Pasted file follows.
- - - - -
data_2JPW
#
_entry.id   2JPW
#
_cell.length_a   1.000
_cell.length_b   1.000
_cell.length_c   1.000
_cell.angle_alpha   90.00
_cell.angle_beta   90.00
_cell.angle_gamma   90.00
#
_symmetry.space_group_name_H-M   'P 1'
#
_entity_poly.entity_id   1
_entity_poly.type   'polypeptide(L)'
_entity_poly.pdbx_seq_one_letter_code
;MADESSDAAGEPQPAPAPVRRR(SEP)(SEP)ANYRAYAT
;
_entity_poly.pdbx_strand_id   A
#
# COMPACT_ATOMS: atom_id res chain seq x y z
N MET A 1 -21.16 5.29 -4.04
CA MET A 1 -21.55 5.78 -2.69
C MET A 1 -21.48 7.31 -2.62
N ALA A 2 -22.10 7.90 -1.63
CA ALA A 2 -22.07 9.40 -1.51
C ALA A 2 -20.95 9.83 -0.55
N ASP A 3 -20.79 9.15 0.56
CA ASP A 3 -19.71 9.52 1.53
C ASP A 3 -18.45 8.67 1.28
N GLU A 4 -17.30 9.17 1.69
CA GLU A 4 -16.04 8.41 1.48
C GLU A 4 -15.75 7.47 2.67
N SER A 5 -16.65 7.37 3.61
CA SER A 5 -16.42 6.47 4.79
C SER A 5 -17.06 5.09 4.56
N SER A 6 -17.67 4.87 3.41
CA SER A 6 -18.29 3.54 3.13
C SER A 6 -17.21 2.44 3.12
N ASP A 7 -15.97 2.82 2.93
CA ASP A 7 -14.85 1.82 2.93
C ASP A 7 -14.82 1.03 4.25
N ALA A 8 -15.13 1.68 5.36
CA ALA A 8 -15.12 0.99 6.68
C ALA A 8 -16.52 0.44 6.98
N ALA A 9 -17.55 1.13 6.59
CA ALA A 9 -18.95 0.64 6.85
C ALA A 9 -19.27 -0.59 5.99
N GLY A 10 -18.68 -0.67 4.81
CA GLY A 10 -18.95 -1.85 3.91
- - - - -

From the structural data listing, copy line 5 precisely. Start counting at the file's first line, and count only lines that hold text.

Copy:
_cell.length_a   1.000